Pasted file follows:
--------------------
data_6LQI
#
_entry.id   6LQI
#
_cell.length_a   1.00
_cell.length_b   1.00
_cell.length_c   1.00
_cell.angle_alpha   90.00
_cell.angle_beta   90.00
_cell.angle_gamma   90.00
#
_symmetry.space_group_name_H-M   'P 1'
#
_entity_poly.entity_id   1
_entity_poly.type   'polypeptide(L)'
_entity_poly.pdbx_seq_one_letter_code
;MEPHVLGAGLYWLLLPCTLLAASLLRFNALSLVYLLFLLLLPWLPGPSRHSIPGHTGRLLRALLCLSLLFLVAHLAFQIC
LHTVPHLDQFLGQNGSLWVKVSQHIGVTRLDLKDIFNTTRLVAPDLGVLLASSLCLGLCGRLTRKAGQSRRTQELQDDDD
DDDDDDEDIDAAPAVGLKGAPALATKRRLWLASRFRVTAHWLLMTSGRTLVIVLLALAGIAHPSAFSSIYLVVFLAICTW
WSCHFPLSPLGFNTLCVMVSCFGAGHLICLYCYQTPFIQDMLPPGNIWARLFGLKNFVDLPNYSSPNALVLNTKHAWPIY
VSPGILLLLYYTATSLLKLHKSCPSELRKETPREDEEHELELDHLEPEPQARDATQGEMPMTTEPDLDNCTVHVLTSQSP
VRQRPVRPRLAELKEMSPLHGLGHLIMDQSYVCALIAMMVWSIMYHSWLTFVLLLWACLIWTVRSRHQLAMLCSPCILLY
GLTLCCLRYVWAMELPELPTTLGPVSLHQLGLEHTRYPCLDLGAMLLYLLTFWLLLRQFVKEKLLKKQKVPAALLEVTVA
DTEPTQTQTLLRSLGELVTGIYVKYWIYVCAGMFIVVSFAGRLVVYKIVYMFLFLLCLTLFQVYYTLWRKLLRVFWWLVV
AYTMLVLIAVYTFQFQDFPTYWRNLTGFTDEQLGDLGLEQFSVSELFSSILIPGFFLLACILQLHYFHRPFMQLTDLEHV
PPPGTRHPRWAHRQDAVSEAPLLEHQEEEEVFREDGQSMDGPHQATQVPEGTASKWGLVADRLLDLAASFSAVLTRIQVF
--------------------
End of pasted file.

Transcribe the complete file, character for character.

data_6LQI
#
_entry.id   6LQI
#
_cell.length_a   1.00
_cell.length_b   1.00
_cell.length_c   1.00
_cell.angle_alpha   90.00
_cell.angle_beta   90.00
_cell.angle_gamma   90.00
#
_symmetry.space_group_name_H-M   'P 1'
#
_entity_poly.entity_id   1
_entity_poly.type   'polypeptide(L)'
_entity_poly.pdbx_seq_one_letter_code
;MEPHVLGAGLYWLLLPCTLLAASLLRFNALSLVYLLFLLLLPWLPGPSRHSIPGHTGRLLRALLCLSLLFLVAHLAFQIC
LHTVPHLDQFLGQNGSLWVKVSQHIGVTRLDLKDIFNTTRLVAPDLGVLLASSLCLGLCGRLTRKAGQSRRTQELQDDDD
DDDDDDEDIDAAPAVGLKGAPALATKRRLWLASRFRVTAHWLLMTSGRTLVIVLLALAGIAHPSAFSSIYLVVFLAICTW
WSCHFPLSPLGFNTLCVMVSCFGAGHLICLYCYQTPFIQDMLPPGNIWARLFGLKNFVDLPNYSSPNALVLNTKHAWPIY
VSPGILLLLYYTATSLLKLHKSCPSELRKETPREDEEHELELDHLEPEPQARDATQGEMPMTTEPDLDNCTVHVLTSQSP
VRQRPVRPRLAELKEMSPLHGLGHLIMDQSYVCALIAMMVWSIMYHSWLTFVLLLWACLIWTVRSRHQLAMLCSPCILLY
GLTLCCLRYVWAMELPELPTTLGPVSLHQLGLEHTRYPCLDLGAMLLYLLTFWLLLRQFVKEKLLKKQKVPAALLEVTVA
DTEPTQTQTLLRSLGELVTGIYVKYWIYVCAGMFIVVSFAGRLVVYKIVYMFLFLLCLTLFQVYYTLWRKLLRVFWWLVV
AYTMLVLIAVYTFQFQDFPTYWRNLTGFTDEQLGDLGLEQFSVSELFSSILIPGFFLLACILQLHYFHRPFMQLTDLEHV
PPPGTRHPRWAHRQDAVSEAPLLEHQEEEEVFREDGQSMDGPHQATQVPEGTASKWGLVADRLLDLAASFSAVLTRIQVF